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It's Ladies Night (In Court) for the Fresno Grizzlies

By Joseph Fawbush, Esq. | Last updated on

Ladies' Night might be a bit antiquated as far as promotions go. But is it illegal discrimination?

The Fresno Grizzlies, a minor-league low-A baseball team now affiliated with the Colorado Rockies, would like to know. They are facing a $5 million lawsuit over a "Ladies Night" promotion that offered free admission to female fans.

Two fans are suing, claiming the promotion was gender discrimination and violated California's Unruh Civil Rights Act. One plaintiff, Harry Crouch, is the President of the National Coalition for Men, an advocacy group that addresses discrimination against men and boys.

The plaintiffs' attorney, Alfred Rava, has a history of bringing similar claims. Two examples include a notable $500,000 settlement with the Oakland A's for a Mother's Day promotion and a lawsuit against comic Iliza Shlesinger for a "no boys allowed" show. Most of the lawsuits Rava has filed ended in confidential settlements.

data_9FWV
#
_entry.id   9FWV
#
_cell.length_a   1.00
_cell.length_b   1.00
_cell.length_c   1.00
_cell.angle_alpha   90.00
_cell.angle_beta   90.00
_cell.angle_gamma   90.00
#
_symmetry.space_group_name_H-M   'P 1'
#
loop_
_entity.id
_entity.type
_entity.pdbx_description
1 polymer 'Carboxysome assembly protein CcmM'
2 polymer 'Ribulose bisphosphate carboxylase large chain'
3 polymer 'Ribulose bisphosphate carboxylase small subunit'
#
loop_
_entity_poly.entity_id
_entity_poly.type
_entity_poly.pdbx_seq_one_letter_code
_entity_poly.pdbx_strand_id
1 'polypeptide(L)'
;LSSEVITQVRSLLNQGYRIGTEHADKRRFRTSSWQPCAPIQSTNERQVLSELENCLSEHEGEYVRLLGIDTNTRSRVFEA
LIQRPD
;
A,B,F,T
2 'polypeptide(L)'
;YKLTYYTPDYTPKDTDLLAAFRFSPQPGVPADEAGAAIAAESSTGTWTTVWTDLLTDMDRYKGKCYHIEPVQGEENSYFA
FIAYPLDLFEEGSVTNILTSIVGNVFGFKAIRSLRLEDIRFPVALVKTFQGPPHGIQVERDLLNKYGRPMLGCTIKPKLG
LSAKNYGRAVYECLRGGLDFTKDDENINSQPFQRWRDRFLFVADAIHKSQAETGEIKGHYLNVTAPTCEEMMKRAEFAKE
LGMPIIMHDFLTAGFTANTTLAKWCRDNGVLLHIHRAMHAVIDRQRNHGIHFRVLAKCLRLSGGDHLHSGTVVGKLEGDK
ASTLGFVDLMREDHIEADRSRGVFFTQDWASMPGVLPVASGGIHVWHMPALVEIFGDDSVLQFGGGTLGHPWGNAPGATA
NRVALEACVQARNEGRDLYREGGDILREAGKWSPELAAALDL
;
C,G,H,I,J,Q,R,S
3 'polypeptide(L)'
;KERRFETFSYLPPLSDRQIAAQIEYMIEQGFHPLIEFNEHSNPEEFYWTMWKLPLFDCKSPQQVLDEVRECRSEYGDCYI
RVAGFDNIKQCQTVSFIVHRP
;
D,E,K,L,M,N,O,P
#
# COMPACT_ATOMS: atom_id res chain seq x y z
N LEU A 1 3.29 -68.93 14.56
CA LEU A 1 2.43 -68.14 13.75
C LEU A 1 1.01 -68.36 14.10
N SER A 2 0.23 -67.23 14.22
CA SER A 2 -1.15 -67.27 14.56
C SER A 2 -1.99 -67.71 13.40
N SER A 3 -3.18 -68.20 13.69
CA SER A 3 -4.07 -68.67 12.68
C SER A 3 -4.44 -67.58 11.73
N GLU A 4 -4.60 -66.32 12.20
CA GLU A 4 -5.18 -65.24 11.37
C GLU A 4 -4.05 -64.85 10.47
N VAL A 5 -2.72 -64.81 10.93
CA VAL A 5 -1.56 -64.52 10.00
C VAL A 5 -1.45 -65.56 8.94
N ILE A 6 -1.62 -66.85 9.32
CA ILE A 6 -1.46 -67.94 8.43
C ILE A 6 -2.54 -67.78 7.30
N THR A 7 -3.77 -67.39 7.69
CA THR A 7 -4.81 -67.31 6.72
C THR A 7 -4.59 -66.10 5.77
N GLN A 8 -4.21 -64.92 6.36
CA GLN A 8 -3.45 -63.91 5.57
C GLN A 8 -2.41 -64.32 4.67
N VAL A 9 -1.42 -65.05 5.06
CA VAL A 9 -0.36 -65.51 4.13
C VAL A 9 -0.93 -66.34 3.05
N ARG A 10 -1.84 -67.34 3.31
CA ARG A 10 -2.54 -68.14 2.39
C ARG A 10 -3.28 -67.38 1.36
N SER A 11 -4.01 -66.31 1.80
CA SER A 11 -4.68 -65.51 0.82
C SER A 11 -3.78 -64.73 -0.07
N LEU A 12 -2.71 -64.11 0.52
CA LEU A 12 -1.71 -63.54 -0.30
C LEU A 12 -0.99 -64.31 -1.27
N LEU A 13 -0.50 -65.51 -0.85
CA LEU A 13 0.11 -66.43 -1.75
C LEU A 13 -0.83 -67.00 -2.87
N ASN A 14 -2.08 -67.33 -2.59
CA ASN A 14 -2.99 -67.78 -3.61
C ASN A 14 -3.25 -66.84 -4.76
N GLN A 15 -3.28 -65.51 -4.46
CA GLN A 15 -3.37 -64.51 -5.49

Gender Discrimination Is Gender Discrimination

The Unruh Civil Rights Act prohibits businesses from discriminating on the basis of any protected class, including race, gender, sexual orientation, or disability. By allowing some fans in for free based on gender, the Grizzlies most likely violated the law.

Is that what the Unruh Civil Rights Act intended? Perhaps not. However, several California businesses have been successfully sued based on similar claims.

While some have argued that "Ladies Night" and similar promotions may be a technical violation of the law, lawsuits against such businesses do not address any significant underlying harm and are more about money and attention. But Rava and his clients argue that the lawsuit is not frivolous and that Ladies' Night promotions unfairly target men and sexualize women.

The defendants include the Grizzlies' current and former owners, Minor League Baseball, Inc., and other associated parties.

Amateur Night in Marketing?

The Grizzlies have had a history of controversial promotions, including a Memorial Day tribute video in 2019 that labeled U.S. Representative Alexandria Ocasio-Cortez as an "enemy of the people" and a fatal incident that same year during a taco-eating contest.

The outcome of the current lawsuit remains to be seen, but perhaps the Grizzlies should stick to dollar dog nights like other ballparks? Unless they're playing a team from Philly, anyway.

Maybe we can just all watch the game.

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